“Flop secret” (Rhonda Byrne)

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Want to know a secret? You can have whatever you want just by thinking about it happily enough. However, steer clear of negative or scary thoughts, which can cause things you fear to happen. Actually, this isn’t so much as secret as is THE Secret, a movie and book by Rhonda Byrne.

Her premise entails more than suggesting that positive thinking can be one tool in a kit that helps foster desirable results. Byrne claims that wishing for something in a specific manner (which she sells) will have a causal effect. Do it well enough and stage four cancer patients can have the disease cured on the day they win the lottery.

This is accompanied by evidence-free claims that The Secret has been known and utilized by many great persons. The list reads like a casting call put out for history’s most forward thinkers and accomplished geniuses. We’re talking Buddha, Aristotle, Plato, Sir Isaac Newton, Martin Luther King Jr., Thomas Edison, Albert Einstein, Winston Churchill, Andrew Carnegie, Alexander Graham Bell, and Ludwig von Beethoven. Curiously, none of these persons ever made reference to the exponential power of positive thinking. Maybe they were really good at keeping The Secret.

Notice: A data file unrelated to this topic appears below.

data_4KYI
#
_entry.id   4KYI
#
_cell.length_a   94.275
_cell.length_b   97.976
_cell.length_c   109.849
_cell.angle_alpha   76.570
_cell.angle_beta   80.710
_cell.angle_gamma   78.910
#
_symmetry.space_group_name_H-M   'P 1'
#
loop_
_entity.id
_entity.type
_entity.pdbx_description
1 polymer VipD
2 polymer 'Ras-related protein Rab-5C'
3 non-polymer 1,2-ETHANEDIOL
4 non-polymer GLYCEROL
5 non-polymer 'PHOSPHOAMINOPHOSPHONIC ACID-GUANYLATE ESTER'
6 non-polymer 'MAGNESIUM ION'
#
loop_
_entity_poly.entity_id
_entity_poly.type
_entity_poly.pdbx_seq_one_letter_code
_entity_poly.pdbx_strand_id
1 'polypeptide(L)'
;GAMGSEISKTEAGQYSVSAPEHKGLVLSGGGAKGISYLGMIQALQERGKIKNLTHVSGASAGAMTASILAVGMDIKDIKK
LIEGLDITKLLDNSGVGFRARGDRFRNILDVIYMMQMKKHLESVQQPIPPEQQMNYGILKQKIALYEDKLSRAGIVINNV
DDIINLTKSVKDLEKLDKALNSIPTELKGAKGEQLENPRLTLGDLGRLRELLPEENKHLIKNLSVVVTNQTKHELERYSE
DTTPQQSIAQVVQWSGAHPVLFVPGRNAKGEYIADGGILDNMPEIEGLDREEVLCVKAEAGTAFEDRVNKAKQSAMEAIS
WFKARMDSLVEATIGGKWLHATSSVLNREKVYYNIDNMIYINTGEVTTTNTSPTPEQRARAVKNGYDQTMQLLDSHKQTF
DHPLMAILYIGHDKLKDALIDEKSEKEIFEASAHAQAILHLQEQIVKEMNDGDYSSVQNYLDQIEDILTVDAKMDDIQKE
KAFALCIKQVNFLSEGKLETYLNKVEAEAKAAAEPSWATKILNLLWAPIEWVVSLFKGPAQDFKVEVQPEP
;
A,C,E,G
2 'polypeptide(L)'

While a positive outlook and the search for silver linings can be of some benefit, the same cannot be said for The Secret’s insistence that people’s thoughts are responsible for bad things that happen to them. Anyone victimized by rape, tornadoes, drunk drivers, or childhood leukemia could have avoided this fate by adjusting their thought patterns.

That’s not the way it’s presented in the book or the movie, but neither is it a strawman. It is taking the idea’s philosophy to its conclusion.

Many persons have a romantic, wistful image about things from ancient days, which is one reason Byrne references Buddha, Aristotle, and Plato. People also like easy answers, even if they come at $179 a pop. They also like to feel in control. Put all this together, and one arrives at The Secret.

While it uses the appeal to antiquity, The Secret also employs that logical fallacy’s opposite number, the appeal to novelty. Byrne claims to be on the cutting edge of science by stating that quantum physics explains The Secret via the Law of Attraction. This can sound reasonable to a lay person, especially one who wants to believe, since attraction sounds like magnetism, which is a genuine phenomenon.

However, Byrne asserts that thoughts have energy and that similar energies are attracted to each other. These feelings are said to flow from the thinker in the form of magnetic energy waves, which force the universe around the thinker to vibrate at the same energy level as their feelings. That is not a genuine phenomenon, but genuine gobbledygook. Further, it has no relevance to quantum physics, which is the attempt to describe what goes on at the atomic and subatomic levels.

Common sense should come into play here. If one has no way to pay the rent that’s due in three weeks, sitting around envisioning money falling into one’s lap is a much worse way to spend precious time than applying for jobs.
There is a grain of truth to the idea that thoughts can influence behavior and actions. But there is no such grain associated with the idea of metaphysical entities existing for our access and manipulation.

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